The Rehabilitation Process



 Rehabilitation is the more common term for what is often referred to as the critical care stage in an animal's recovery process. Here at the Great Bend Brit Spaugh Zoo we have a specially trained staff in which we trust these injured raptors to. When the veterinary staff has cleared each raptor for a more intense physical therapy we begin to prepare them for their release.

 Rehabilitation Housing:

 All of our rehabilitation raptors are kept in enclosures that encourage limited use of broken wings, which is the most common injury seen in raptor rehabilitation cases. In place of the typical wire caging used throughout the rest of the zoo the rehabilitation enclosures are constructed from wooden slats. This is due to the fact that raptors and most other birds have difficulty seeing wire as opposed to wooden slat.

 Over exposure/ Imprinting:

 When rehabilitating any animal, including raptors, it is extremely important to limit the time spent with humans. These animals are prone to becoming imprinted or dependent on humans which can be catastrophic to the rehabilitation process. In order to be successfully rehabilitated and released animals need to remain wild. If you or someone you know has found an injured or orphaned raptor please call 620-793-4226 for assistance.


 Intensive Care Housing:

 Housing for intensive care is indoors rather than outdoors. In order for animals to properly heal they are placed in smaller metal cages in order to limit their movements. While indoors they are still provided with proper perches and enrichment to ensure good physical and mental health.

 Intensive Care:

 While a raptor is in our intensive care unit we keep a daily log of the animal’s food intake. Unlike most animals raptors actually get most of their water needs from the metabolic water within their prey. When placed outside after their intensive care has finished each bird is given an open water source to ensure maximum hydration. Birds are still recovering from medical procedures during this stage of their rehabilitation process and their caretakers are responsible for any ongoing medical care such as wound dressings, ongoing medications, and daily visual exams.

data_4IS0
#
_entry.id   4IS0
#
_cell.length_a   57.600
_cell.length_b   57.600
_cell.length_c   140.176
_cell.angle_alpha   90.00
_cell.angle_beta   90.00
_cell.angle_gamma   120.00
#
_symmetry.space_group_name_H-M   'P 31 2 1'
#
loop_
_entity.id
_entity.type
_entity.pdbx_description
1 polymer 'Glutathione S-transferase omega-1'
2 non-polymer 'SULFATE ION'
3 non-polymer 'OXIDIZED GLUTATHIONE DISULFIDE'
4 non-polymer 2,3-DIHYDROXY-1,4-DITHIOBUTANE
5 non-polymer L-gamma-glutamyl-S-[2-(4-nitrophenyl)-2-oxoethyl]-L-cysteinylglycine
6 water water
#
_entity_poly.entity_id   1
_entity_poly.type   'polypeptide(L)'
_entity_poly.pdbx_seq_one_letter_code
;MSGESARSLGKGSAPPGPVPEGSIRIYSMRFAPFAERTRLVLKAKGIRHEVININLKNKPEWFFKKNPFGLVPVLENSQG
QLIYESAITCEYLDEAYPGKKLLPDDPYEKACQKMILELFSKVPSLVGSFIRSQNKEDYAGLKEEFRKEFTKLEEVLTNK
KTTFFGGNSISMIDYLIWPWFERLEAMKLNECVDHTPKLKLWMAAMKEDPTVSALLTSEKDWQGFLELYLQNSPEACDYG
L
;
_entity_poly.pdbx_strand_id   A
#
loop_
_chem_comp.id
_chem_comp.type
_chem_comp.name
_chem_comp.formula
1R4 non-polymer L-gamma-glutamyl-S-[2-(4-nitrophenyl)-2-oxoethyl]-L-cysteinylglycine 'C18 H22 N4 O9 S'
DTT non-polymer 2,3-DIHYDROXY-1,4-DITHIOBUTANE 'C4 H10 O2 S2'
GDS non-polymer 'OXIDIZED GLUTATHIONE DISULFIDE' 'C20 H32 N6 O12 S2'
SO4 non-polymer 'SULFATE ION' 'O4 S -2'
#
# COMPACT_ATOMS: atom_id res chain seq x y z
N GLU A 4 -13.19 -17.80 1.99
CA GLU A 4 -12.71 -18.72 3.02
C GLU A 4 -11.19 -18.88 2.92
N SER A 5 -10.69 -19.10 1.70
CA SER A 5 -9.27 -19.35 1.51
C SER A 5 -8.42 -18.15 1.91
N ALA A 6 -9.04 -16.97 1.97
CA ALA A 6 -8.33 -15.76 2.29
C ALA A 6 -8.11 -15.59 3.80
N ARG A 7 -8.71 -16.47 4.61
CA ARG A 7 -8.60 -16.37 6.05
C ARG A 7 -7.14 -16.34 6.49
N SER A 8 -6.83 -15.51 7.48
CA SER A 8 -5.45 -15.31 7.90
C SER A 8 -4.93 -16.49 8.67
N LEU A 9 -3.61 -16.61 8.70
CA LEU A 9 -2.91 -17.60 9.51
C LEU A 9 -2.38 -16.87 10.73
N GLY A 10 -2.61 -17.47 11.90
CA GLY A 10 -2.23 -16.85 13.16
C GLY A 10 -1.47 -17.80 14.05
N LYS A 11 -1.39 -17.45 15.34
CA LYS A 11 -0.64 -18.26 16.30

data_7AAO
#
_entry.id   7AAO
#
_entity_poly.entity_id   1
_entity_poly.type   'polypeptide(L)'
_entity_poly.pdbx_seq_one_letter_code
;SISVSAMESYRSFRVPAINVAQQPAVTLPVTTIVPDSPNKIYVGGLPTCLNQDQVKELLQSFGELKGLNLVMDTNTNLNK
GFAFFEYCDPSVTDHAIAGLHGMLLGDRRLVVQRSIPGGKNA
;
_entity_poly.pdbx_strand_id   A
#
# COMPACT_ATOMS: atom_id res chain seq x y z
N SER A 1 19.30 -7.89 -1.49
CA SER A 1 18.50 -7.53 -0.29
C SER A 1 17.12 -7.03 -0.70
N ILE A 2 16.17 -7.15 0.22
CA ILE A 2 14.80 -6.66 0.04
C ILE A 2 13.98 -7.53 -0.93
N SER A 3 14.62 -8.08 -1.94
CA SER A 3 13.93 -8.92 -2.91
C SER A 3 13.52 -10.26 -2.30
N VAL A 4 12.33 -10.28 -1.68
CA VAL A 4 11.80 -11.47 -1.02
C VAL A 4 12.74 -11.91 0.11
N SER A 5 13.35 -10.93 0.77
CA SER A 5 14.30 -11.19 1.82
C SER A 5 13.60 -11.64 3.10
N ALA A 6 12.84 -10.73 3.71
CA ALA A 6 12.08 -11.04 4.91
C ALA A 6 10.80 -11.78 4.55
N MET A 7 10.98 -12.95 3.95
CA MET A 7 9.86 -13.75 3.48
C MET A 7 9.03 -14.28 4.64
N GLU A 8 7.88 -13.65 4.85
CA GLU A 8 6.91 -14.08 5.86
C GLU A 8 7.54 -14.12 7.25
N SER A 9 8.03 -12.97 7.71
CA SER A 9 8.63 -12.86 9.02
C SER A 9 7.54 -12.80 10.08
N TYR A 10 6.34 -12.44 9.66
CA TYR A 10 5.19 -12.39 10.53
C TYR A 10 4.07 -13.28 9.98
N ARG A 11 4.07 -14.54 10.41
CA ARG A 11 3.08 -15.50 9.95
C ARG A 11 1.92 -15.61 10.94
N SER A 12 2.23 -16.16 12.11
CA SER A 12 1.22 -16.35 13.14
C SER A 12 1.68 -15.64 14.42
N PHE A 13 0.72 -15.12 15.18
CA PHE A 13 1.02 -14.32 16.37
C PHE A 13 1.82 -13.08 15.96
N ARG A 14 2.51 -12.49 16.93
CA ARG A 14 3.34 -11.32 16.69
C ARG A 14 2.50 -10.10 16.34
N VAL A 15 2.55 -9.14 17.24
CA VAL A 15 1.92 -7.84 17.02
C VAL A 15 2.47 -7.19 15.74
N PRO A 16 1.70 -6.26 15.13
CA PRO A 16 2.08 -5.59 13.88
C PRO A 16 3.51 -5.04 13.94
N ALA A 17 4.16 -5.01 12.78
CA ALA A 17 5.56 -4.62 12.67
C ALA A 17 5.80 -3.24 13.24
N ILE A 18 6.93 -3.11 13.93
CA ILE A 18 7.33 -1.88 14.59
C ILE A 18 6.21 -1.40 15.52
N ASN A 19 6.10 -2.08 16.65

Overview/ Purpose:

 For these raptors to have a fighting chance after they have left our facility it is crucial for us to flight test each raptor. If a raptor cannot properly fly, it cannot properly hunt therefore becomes non-releasable. Our flight test enclosure is located at the Larned Mental Health Facility.


 After the raptors have successfully demonstrated they can properly fly and live on their own we start preparations for their release. Each raptor is released as close to the location in which they were found as possible. This way they are familiar with the area and it gives them a good start on their new life!


 Education programs: Here at the Great Bend Brit Spaugh Zoo and Raptor Center we truly believe education plays a valuable role in the conservation efforts for both native and exotic alike. Our facility offers a unique opportunity to its patrons, one in which visitors get to interact with both native species and exotic species in one trip. We are fully staffed with exceptionally knowledgeable zookeepers who are more than happy to answer any and all questions you may have about our animals and their lives within the zoo.

golden eagle being weighed
great horn owl release